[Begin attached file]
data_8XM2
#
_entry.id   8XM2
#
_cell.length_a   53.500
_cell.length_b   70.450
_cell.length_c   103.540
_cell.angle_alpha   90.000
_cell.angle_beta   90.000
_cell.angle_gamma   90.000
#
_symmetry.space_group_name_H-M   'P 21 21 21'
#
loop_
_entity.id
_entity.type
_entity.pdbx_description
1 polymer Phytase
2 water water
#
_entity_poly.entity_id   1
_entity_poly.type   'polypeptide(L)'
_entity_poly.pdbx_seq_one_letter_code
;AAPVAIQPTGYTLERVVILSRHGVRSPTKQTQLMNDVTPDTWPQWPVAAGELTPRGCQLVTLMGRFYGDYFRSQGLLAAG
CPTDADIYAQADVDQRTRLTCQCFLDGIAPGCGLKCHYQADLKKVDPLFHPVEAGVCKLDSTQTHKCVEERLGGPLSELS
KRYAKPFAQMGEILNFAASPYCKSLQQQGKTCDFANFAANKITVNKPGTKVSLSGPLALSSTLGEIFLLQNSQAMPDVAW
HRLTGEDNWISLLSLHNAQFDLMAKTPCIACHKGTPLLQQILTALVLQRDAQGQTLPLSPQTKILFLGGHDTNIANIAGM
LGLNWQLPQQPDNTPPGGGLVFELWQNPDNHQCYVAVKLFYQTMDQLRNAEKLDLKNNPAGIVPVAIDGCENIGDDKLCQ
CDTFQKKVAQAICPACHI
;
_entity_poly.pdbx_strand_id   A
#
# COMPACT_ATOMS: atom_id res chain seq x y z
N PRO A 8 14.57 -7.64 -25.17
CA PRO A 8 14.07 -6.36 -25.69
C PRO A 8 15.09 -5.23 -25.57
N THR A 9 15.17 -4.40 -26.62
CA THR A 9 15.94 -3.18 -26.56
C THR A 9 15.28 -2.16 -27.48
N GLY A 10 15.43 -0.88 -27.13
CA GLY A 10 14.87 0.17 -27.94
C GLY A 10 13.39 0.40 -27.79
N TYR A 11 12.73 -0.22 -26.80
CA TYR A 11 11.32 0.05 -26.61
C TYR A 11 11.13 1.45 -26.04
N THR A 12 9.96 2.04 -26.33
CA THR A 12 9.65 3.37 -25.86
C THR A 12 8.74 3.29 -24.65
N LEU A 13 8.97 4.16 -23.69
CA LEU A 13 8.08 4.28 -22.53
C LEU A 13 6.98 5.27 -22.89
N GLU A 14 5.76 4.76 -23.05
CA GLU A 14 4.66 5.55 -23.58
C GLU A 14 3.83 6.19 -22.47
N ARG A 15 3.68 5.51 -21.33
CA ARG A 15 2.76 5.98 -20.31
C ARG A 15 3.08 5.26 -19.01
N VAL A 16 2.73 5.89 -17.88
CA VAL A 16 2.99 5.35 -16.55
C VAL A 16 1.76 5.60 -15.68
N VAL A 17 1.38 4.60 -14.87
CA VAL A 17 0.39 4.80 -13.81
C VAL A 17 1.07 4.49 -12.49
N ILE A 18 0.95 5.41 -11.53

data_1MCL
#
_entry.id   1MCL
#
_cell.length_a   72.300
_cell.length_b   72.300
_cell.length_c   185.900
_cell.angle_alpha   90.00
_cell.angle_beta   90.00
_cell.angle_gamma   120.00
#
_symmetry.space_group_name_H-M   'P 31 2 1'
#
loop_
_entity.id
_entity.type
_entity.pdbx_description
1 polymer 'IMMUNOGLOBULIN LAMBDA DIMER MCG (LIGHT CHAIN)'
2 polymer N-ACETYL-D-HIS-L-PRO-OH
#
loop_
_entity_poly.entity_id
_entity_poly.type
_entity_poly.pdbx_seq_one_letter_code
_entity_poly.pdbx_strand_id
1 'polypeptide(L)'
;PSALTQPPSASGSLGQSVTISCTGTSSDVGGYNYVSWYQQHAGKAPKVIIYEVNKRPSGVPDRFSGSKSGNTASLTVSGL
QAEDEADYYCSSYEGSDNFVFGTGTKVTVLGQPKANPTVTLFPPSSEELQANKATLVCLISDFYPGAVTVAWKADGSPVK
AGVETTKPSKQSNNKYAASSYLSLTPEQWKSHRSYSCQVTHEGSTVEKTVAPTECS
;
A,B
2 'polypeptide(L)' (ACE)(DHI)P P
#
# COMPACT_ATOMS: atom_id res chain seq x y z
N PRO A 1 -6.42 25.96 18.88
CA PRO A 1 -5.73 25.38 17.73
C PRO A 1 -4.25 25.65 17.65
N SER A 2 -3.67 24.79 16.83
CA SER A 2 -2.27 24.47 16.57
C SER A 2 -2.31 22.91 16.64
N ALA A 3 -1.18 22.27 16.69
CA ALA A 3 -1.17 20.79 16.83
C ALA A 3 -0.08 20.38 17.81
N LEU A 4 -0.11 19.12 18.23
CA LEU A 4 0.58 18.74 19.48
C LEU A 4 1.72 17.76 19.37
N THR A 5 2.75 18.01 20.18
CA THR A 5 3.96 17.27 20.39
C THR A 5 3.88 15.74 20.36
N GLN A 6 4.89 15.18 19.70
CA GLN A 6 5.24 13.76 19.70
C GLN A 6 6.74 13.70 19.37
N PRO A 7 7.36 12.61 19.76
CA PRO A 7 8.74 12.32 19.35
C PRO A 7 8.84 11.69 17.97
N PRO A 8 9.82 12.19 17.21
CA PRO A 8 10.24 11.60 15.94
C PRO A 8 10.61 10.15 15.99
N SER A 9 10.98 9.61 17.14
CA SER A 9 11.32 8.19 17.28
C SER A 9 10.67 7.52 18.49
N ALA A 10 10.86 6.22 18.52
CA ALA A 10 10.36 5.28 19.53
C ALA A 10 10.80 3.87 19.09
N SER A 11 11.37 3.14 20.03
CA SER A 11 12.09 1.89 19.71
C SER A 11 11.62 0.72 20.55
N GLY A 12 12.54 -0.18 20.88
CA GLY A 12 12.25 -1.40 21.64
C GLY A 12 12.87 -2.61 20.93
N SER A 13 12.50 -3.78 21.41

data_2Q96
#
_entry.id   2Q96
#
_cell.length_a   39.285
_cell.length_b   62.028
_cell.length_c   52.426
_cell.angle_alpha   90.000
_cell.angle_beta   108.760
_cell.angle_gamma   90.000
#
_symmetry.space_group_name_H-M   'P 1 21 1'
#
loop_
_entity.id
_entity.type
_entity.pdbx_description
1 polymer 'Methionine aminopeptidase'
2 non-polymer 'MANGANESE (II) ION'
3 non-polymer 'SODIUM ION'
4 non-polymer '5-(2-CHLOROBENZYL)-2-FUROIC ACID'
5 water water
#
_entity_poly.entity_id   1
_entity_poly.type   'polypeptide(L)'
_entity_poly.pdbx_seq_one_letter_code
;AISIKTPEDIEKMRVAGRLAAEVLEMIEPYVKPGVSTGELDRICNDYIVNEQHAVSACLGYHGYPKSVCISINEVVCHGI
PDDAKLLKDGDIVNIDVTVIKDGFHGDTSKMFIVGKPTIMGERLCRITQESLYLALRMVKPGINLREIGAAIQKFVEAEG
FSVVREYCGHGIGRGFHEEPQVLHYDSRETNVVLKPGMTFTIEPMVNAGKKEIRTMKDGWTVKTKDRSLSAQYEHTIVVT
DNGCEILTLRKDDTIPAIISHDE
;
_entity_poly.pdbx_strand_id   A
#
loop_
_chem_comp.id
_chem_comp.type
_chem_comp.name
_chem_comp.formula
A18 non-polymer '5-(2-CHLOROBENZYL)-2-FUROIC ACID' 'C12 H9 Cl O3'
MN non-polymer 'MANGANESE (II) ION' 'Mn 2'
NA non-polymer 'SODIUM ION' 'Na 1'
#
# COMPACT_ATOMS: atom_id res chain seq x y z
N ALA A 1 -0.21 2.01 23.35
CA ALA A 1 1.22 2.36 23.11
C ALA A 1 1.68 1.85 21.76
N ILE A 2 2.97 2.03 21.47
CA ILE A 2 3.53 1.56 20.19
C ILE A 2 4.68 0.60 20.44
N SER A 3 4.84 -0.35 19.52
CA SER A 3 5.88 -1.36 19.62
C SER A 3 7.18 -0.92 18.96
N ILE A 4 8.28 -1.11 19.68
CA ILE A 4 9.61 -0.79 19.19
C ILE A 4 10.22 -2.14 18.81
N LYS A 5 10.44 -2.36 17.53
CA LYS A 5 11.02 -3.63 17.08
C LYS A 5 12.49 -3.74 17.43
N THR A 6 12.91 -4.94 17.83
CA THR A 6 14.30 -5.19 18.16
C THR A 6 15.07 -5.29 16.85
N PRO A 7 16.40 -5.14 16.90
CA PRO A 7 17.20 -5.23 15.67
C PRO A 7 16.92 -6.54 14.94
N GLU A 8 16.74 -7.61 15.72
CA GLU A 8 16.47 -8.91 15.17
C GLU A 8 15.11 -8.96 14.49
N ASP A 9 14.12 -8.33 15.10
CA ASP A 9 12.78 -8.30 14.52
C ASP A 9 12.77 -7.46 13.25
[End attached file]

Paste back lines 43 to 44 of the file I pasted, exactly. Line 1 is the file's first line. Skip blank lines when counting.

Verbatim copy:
N TYR A 11 12.73 -0.22 -26.80
CA TYR A 11 11.32 0.05 -26.61